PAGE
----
We’ve talked a lot lately about the looming shortage of clinical providers. Doctors, nurses, advanced practitioners, and personal caregivers will all be in high demand in the coming years. But the short supply of clinical talent stretches into the mental health field as well; there is an extensive psychiatrist shortage expected in the coming years. What is the current situation, what can we expect in the future, and how can we prepare?
Mental Health Staffing Challenges Ahead
When patients lack access to healthcare, negative outcomes can occur. When a mental health patient can’t get a psychiatric appointment for several months, their health and the lives of those around them can suffer. This is a huge issue in the US because one in five people have a mental health or substance abuse issue, making these illnesses more prevalent than heart disease or cancer, according to the Journal of the American Medical Association (JAMA). But that same study showed that just half of the people that need help receive it.
According to research studies there are currently about nine psychiatrists per 100,000 people. But in rural areas, the shortages are acute; 60% of US counties have no practicing psychiatrists. These professionals serve as the front line in our efforts to evaluate mental health issues and prescribe and manage medications. Most of these shortages lie in our nation’s rural areas and they are expected to drop precipitously in the coming years. 60% of our current psychiatric workforce is over age 55, marking this population one of the oldest in all the medical specialties.
The National Council for Behavioral Health reports we will be short 6,000 to 15,000 psychiatrists by 2025. The practical result is that wait times are increasing. Data shows at least a two-week wait in most cases, sometimes much longer. There is a corresponding reduction in the amount of time each patient is seen, as well, and long-term health monitoring will certainly be affected by the simple lack of human power to provide it. Cost is also a burden; 45% of psychiatrists do not accept private insurance or Medicaid. In-patient programs are also declining. How can healthcare providers fight back against these trends to help their patients cope?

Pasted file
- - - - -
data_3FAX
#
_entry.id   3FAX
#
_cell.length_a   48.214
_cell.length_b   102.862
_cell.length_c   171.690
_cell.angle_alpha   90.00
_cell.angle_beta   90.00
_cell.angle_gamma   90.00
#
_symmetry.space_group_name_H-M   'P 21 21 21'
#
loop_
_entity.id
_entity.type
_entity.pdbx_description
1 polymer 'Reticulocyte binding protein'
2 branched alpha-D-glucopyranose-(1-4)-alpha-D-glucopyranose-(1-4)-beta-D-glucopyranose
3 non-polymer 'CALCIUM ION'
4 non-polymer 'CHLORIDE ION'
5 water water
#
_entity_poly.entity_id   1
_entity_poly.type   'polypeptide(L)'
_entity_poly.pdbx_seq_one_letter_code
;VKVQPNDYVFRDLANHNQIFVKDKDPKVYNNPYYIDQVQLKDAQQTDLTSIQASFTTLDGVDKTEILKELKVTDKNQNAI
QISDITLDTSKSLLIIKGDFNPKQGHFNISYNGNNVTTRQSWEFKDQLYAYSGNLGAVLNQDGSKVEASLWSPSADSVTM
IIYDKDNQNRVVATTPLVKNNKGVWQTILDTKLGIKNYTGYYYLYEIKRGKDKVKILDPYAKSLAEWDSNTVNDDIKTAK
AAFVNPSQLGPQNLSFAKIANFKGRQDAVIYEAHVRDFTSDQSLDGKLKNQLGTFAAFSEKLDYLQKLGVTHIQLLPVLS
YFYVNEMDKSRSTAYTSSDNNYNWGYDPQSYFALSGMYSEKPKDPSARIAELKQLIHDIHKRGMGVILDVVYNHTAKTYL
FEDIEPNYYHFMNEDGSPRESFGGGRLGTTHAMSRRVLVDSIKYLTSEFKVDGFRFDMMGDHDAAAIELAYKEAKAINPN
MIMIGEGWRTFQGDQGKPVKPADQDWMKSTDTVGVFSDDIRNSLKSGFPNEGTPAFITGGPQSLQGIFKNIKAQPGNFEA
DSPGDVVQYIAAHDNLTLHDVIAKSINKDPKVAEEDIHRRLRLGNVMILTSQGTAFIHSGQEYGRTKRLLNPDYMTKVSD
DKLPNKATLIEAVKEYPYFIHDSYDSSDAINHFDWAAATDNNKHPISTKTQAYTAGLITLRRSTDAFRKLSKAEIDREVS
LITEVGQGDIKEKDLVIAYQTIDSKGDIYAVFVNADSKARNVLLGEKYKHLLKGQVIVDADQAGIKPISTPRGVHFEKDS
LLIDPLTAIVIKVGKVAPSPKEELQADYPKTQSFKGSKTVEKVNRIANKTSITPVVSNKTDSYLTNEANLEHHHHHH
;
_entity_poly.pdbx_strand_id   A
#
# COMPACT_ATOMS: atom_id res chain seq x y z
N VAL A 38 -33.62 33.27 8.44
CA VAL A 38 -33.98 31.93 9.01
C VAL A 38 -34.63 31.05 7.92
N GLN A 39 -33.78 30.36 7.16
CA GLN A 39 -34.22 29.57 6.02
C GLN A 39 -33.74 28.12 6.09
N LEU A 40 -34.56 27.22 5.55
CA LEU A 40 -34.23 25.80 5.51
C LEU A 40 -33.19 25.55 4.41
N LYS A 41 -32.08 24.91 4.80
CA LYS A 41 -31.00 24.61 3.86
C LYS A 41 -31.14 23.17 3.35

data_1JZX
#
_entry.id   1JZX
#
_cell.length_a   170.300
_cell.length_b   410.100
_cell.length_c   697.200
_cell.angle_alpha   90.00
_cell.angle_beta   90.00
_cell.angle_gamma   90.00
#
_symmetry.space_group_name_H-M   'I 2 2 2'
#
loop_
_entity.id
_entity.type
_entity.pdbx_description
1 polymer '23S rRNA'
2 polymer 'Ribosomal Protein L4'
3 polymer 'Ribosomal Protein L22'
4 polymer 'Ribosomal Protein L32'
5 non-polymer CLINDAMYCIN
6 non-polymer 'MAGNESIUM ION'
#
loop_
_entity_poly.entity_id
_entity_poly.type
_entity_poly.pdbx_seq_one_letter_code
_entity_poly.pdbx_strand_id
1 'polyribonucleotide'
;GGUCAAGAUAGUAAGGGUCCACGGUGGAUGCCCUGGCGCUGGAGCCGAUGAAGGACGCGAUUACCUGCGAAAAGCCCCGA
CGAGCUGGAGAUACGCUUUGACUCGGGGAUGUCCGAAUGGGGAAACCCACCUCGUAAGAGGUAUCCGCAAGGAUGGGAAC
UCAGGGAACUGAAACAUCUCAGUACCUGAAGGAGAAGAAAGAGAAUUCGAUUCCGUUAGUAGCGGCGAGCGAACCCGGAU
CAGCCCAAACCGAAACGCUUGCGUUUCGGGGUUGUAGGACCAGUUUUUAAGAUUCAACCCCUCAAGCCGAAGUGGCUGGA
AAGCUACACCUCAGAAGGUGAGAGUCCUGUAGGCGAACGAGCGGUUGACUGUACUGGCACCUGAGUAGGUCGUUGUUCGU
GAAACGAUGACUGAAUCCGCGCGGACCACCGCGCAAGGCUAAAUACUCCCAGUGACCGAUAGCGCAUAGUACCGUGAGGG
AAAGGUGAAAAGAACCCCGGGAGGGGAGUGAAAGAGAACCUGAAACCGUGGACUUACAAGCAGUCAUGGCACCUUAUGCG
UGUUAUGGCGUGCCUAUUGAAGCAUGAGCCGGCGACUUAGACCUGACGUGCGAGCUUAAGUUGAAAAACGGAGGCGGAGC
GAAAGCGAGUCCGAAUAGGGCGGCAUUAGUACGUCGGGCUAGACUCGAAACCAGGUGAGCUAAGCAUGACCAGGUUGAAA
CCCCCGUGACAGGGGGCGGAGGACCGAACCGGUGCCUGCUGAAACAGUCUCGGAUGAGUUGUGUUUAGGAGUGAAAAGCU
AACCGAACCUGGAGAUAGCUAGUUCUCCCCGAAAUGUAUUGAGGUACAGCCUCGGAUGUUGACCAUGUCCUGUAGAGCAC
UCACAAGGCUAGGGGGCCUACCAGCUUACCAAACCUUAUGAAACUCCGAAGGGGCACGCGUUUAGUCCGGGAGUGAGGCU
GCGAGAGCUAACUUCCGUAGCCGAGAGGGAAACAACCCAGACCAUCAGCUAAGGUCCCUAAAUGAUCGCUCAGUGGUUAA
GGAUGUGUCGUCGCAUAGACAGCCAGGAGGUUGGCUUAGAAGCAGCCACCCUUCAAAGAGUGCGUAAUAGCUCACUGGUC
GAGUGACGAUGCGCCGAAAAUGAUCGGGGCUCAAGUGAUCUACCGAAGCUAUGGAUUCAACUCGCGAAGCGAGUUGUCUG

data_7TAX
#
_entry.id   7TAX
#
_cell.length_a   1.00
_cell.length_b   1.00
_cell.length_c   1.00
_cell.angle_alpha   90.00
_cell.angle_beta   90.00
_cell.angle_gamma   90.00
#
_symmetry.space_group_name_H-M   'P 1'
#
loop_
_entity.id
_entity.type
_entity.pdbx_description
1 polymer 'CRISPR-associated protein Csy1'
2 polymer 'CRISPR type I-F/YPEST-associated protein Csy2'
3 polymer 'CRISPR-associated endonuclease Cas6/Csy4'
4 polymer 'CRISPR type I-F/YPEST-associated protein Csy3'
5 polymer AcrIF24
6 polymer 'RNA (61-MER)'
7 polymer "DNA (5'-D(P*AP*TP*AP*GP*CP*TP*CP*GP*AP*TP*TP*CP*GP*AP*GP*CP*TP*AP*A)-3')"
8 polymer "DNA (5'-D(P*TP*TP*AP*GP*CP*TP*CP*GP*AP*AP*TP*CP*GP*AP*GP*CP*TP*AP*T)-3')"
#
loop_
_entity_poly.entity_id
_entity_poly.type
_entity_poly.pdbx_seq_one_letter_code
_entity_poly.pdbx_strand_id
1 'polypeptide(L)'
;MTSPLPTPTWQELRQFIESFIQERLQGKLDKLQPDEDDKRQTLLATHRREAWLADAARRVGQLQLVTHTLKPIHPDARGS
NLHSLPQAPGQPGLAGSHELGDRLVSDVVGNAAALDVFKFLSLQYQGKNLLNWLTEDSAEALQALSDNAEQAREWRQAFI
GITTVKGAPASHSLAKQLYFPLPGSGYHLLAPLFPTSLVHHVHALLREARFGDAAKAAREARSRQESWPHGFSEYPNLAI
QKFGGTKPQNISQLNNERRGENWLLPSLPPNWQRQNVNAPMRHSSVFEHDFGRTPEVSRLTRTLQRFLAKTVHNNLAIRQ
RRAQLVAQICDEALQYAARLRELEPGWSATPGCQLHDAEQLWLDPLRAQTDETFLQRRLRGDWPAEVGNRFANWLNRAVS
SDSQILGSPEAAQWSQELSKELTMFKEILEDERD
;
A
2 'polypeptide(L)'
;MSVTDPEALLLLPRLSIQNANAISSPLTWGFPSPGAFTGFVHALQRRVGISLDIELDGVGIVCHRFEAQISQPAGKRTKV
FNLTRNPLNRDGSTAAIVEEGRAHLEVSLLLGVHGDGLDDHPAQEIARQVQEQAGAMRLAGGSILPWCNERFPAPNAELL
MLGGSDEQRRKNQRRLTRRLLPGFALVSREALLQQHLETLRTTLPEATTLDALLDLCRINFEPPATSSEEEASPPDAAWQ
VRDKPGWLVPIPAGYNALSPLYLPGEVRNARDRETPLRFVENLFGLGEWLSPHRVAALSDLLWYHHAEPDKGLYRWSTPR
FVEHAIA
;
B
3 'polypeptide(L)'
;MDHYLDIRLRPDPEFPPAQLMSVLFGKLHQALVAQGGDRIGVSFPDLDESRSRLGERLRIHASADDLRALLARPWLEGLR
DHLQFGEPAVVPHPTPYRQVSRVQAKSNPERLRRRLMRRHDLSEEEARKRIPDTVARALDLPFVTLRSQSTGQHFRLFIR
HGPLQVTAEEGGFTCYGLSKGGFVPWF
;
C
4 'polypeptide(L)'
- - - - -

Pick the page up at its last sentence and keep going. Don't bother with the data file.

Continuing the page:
AAMC Recommendations for Psychiatrist Shortage
The Association of American Medical Colleges (AAMC) recommends that healthcare providers combat these problems. They suggest:
- Increasing efforts to attract a new crop of future psychiatrists. Creating a robust network of candidates for educational programs is an important way to build for the future.
- Mentoring high school and college students in ways that create engagement around working in the psychiatric field.
- Adding residency slots to increase the volume of psychiatry students. While Medicare costs were frozen in 1997, some organizations may take on the costs of additional training.
- Developing new service lines such as telepsychiatry. Telemedicine allows healthcare providers to stretch their workforce by treating patients over the Internet instead of in a traditional face-to-face visit.
- Creating new partnerships with family practice doctors as well as providing more psychiatric training to primary care physicians.
Healthcare providers must work now to head off the ill effects of the psychiatrist shortage. Mental health and substance abuse disorders are two illnesses that have a heavy impact on the community. This makes adding more providers not only the right thing to do, it is imperative for the communities we serve.
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